For several hours after prosecutors say Jessika Kalaher was strangled twice, raped and left for dead in her car overnight in a Cedar Park shopping center, the assault left her so severely brain damaged that she was unable to seek help or answer her phone.
A former restaurant worker testified Tuesday that after she arrived at work on the morning of Sept. 7, 2009, she saw the 27-year-old woman crawling naked inside her Kia car and trying to put on a swimsuit coverup. The worker, Kristina Wilson, said she later saw Kalaher in her coverup sitting outside her car playing with her hair, then sitting in her car again talking to herself, and later using her finger to trace figure eights on the steering wheel.
Kalaher, who was assaulted in the early morning hours, eventually died of heat stroke that afternoon in her car with the windows rolled up, prosecutors told the jury Tuesday in the first day of the capital murder retrial for Crispin Harmel.
Wilson testified she never called police to help Kalaher. “I didn’t want to take a chance on her (Kalaher) being mentally ill and not making it home to my kids,” Wilson said.
Another former restaurant worker, Royal Howlett, testified he heard Kalaher honking the horn in her car and later saw her standing outside her car door and walking around the parking lot looking “distraught.”
Harmel, 38, is being tried for capital murder for a second time after his first trial in 2014 ended in a mistrial after prosecutors were accused of withholding evidence. He faces up to life in prison because prosecutors are not seeking the death penalty.
A new set of prosecutors from the Texas attorney general’s office is trying the case this time after the Williamson County district attorney’s office was recused. Harmel has the same defense attorneys he had in the first trial.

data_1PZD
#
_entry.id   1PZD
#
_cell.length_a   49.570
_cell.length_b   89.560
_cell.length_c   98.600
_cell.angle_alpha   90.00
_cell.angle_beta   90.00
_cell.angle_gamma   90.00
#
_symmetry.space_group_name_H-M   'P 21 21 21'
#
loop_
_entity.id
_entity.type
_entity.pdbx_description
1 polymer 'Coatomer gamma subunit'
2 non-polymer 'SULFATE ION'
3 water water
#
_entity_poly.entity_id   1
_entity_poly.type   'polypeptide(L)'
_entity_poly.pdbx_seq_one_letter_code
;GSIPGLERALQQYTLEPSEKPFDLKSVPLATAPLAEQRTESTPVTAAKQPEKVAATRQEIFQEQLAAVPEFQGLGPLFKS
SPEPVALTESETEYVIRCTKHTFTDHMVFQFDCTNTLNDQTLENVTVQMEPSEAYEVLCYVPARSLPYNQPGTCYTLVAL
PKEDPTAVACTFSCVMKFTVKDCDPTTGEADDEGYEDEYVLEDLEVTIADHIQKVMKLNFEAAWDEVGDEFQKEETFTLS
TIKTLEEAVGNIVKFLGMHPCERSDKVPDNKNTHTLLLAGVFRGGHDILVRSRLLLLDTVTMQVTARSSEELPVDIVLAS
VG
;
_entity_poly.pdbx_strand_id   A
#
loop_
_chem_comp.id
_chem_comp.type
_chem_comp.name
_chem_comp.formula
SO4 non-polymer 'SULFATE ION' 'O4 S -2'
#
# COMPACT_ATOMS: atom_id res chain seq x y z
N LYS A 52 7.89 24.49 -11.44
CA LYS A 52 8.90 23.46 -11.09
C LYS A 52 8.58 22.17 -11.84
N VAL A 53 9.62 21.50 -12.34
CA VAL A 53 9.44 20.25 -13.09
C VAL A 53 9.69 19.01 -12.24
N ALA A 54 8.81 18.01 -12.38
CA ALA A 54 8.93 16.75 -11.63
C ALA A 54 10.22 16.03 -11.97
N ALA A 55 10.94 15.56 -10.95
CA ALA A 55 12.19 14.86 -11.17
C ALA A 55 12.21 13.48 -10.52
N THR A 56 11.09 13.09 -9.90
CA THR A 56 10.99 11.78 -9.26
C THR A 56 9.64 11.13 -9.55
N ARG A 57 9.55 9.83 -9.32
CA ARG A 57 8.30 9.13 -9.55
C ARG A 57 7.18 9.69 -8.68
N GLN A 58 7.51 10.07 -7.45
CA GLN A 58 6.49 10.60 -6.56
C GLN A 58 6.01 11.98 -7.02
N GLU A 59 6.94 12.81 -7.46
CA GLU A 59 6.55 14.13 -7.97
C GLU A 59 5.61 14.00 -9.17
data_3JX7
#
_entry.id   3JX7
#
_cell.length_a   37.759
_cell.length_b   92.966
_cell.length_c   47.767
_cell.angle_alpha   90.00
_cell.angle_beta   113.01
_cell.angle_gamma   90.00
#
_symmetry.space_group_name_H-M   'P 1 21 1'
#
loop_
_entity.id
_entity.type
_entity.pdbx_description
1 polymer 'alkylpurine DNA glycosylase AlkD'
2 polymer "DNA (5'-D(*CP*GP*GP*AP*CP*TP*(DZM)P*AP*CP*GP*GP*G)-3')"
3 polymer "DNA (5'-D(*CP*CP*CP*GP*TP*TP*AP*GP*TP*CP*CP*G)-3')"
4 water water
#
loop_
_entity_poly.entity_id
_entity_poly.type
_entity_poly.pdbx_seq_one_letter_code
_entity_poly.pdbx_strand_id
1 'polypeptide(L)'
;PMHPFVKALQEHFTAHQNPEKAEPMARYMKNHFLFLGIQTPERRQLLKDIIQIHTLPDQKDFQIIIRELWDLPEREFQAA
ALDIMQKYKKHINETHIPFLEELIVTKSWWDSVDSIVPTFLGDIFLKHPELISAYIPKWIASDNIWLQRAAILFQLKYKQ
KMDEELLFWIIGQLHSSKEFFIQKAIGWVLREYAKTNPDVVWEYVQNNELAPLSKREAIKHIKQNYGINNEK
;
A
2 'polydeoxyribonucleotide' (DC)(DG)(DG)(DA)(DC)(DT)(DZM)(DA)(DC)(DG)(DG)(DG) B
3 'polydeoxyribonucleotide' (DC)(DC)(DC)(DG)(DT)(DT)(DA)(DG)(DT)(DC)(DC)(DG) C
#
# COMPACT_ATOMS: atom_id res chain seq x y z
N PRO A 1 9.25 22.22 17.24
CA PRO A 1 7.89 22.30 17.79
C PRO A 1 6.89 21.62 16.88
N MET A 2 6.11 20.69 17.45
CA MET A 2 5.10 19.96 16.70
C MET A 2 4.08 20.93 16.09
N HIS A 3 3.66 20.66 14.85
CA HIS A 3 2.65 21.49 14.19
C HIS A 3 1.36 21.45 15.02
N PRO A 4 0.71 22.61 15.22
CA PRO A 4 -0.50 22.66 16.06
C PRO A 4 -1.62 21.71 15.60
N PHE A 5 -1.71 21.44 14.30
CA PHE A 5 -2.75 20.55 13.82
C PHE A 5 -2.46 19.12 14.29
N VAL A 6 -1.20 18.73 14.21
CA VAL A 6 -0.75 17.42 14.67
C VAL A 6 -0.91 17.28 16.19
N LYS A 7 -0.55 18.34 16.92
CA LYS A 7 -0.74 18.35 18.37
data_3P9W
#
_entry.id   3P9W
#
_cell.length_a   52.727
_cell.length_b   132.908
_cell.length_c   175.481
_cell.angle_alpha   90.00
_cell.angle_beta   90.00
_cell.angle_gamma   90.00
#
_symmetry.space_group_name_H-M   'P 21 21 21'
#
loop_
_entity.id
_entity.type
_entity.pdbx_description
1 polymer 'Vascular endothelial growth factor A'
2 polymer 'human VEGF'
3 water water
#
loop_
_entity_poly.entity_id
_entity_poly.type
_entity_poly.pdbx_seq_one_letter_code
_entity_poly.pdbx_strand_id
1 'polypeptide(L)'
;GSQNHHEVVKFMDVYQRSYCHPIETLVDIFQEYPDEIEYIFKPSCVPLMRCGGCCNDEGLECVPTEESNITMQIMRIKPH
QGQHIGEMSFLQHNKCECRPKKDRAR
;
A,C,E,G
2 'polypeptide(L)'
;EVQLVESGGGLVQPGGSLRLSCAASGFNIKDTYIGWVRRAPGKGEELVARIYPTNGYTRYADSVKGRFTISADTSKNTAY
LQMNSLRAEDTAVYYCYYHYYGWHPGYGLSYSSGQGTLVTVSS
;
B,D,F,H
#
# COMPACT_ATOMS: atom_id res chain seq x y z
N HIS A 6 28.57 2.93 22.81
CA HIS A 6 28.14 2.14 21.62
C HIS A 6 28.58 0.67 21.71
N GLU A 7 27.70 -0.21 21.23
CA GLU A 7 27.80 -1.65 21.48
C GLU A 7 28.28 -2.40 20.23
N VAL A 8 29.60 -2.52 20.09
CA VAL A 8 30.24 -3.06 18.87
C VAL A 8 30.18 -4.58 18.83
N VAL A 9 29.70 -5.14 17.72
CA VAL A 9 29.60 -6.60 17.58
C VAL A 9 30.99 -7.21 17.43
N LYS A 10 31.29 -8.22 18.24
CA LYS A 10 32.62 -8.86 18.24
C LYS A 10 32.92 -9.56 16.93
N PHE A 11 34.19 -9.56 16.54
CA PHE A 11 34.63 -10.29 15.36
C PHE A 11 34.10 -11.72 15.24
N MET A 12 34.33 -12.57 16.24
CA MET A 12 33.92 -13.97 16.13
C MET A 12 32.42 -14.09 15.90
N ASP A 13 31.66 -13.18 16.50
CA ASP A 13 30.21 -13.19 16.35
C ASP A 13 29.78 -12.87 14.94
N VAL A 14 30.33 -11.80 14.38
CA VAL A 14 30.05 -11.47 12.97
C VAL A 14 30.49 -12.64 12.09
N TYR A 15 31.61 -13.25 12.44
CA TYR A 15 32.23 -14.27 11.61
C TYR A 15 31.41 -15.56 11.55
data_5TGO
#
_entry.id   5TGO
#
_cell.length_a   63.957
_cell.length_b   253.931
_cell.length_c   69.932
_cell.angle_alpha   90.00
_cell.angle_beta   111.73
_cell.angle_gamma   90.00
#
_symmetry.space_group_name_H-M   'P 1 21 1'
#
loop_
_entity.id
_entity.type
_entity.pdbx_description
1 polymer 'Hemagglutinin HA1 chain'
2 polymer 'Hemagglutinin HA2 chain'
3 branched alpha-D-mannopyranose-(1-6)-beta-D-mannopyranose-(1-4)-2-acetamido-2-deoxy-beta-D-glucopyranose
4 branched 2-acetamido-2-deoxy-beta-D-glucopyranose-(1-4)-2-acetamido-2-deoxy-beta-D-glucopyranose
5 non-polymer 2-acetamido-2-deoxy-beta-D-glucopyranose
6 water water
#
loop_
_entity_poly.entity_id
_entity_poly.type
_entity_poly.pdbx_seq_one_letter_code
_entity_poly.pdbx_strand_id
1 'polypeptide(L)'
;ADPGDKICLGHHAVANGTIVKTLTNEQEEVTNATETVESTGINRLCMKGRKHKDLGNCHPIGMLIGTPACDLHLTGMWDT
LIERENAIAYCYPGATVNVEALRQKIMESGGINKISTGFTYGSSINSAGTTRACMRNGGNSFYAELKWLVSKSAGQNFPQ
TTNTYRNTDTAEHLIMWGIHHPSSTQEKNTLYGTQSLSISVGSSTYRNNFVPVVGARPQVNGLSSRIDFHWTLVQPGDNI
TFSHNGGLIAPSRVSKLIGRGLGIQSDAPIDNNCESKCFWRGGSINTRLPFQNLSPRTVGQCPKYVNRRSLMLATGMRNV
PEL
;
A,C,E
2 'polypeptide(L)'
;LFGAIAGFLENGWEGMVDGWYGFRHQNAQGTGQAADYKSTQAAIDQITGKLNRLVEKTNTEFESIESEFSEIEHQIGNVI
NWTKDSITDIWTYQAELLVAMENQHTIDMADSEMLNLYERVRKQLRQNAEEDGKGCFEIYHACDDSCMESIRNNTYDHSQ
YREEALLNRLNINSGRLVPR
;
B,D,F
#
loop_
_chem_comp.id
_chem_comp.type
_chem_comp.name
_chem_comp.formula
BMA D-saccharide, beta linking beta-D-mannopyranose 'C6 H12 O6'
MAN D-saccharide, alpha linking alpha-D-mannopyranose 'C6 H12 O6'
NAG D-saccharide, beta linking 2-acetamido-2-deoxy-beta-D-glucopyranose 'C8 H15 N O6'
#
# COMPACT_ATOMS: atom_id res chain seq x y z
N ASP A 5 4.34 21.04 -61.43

One of the new prosecutors, Nancy Nemer, said in opening statements Tuesday that Harmel followed Kalaher out of a Walmart in Cedar Park shortly before 2 a.m., got in her car, choked her and later raped and strangled her twice at a park before leaving her in her car at the shopping center.
Kalaher was so brain-damaged she could not answer her phone, even though it rang 28 times, Nemer said.
Defense lawyer Ryan Deck said in his opening statement that there was no evidence linking Harmel to Kalaher’s death and that there were “serious deficiencies” in the police investigation into the case. He also said that when police interviewed Harmel five days after Kalaher died, Harmel did not have a scrape, bruise or a cut on his body.
Prosecutors showed a Walmart surveillance video in court from the day Kalaher died. Cedar Park police Detective Larry Bond testified that the video showed Harmel walking out of a bathroom in the store and following Kalaher to her car.
Nemer said that when Kalaher reached her car, she dropped the 40-pound bag of dog food she had bought in her back seat and got into the driver’s seat. Harmel — whom Kalaher did not know — then got into the back seat of Kalaher’s car and used a seat belt to choke her, Nemer said.
“He got her in a head-hold with the seat belt and forced her to go to an ATM,” said Nemer. Kalaher made her withdraw $20 using her debit card, she said.
Harmel then made her go to a park, where he raped her and strangled her using his hands, the prosecutor said. “He thinks she’s dead, but she wakes up and he’s not having any of that, so he grabs the tie that was around her swimsuit cover and wraps it around her throat, and she struggles for dear life,” the prosecutor said.
After Kalaher became limp, Nemer said, Harmel thought she was dead and drove her car back to a shopping center near the Walmart in Cedar Park, got out and less than five minutes later arrived at an Exxon, where he used her debit card to put $75 worth of gas into his truck, Nemer said.
Deck told the jury there was zero evidence in the case of a sexual assault. He said there was “no question” that there appeared to be a violent, physical struggle between two people in Kalaher’s car because of the feces found in it, but said that when Harmel left Kalaher she was alive.
Harmel also told police that Kalaher had given him her debit card and that he had thrown it away, Deck said.
Other witnesses said Tuesday that Kalaher only had $25 left in her account and was on a tight budget because she was saving to be an elementary school teacher.
One of Kalaher’s cousins, Melanie Lopez Kilpatrick, started crying as she testified Tuesday about being the person to find Kalaher dead in her car at the shopping center, slumped over in the front seat.
“I was in shock and screaming and calling her name,” Kilpatrick said.